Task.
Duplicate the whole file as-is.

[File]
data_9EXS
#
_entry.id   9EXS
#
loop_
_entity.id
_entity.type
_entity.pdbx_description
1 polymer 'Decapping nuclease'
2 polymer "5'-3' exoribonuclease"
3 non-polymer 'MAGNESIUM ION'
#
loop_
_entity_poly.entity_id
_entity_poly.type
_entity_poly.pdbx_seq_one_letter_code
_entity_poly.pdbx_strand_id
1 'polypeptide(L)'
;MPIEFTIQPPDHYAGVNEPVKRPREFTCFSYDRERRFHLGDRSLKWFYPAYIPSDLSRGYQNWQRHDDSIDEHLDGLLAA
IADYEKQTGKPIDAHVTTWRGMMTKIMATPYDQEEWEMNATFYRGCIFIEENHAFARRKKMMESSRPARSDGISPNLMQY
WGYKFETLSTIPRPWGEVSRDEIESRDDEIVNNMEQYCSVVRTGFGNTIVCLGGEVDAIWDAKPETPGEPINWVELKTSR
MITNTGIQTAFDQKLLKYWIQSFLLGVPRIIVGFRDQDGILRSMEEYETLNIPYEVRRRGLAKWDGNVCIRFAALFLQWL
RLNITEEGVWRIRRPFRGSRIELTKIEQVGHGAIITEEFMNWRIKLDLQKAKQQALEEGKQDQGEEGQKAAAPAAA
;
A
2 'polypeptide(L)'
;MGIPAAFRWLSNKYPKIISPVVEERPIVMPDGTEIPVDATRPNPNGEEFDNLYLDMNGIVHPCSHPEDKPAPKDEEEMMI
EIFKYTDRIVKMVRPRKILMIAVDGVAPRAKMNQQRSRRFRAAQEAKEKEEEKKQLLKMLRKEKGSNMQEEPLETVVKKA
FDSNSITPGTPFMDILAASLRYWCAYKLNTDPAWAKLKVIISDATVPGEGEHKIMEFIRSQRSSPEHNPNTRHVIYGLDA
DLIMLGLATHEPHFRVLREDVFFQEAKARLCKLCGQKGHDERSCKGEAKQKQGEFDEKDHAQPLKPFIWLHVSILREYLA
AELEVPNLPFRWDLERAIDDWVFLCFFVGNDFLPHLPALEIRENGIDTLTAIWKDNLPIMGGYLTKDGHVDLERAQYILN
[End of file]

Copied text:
data_9EXS
#
_entry.id   9EXS
#
loop_
_entity.id
_entity.type
_entity.pdbx_description
1 polymer 'Decapping nuclease'
2 polymer "5'-3' exoribonuclease"
3 non-polymer 'MAGNESIUM ION'
#
loop_
_entity_poly.entity_id
_entity_poly.type
_entity_poly.pdbx_seq_one_letter_code
_entity_poly.pdbx_strand_id
1 'polypeptide(L)'
;MPIEFTIQPPDHYAGVNEPVKRPREFTCFSYDRERRFHLGDRSLKWFYPAYIPSDLSRGYQNWQRHDDSIDEHLDGLLAA
IADYEKQTGKPIDAHVTTWRGMMTKIMATPYDQEEWEMNATFYRGCIFIEENHAFARRKKMMESSRPARSDGISPNLMQY
WGYKFETLSTIPRPWGEVSRDEIESRDDEIVNNMEQYCSVVRTGFGNTIVCLGGEVDAIWDAKPETPGEPINWVELKTSR
MITNTGIQTAFDQKLLKYWIQSFLLGVPRIIVGFRDQDGILRSMEEYETLNIPYEVRRRGLAKWDGNVCIRFAALFLQWL
RLNITEEGVWRIRRPFRGSRIELTKIEQVGHGAIITEEFMNWRIKLDLQKAKQQALEEGKQDQGEEGQKAAAPAAA
;
A
2 'polypeptide(L)'
;MGIPAAFRWLSNKYPKIISPVVEERPIVMPDGTEIPVDATRPNPNGEEFDNLYLDMNGIVHPCSHPEDKPAPKDEEEMMI
EIFKYTDRIVKMVRPRKILMIAVDGVAPRAKMNQQRSRRFRAAQEAKEKEEEKKQLLKMLRKEKGSNMQEEPLETVVKKA
FDSNSITPGTPFMDILAASLRYWCAYKLNTDPAWAKLKVIISDATVPGEGEHKIMEFIRSQRSSPEHNPNTRHVIYGLDA
DLIMLGLATHEPHFRVLREDVFFQEAKARLCKLCGQKGHDERSCKGEAKQKQGEFDEKDHAQPLKPFIWLHVSILREYLA
AELEVPNLPFRWDLERAIDDWVFLCFFVGNDFLPHLPALEIRENGIDTLTAIWKDNLPIMGGYLTKDGHVDLERAQYILN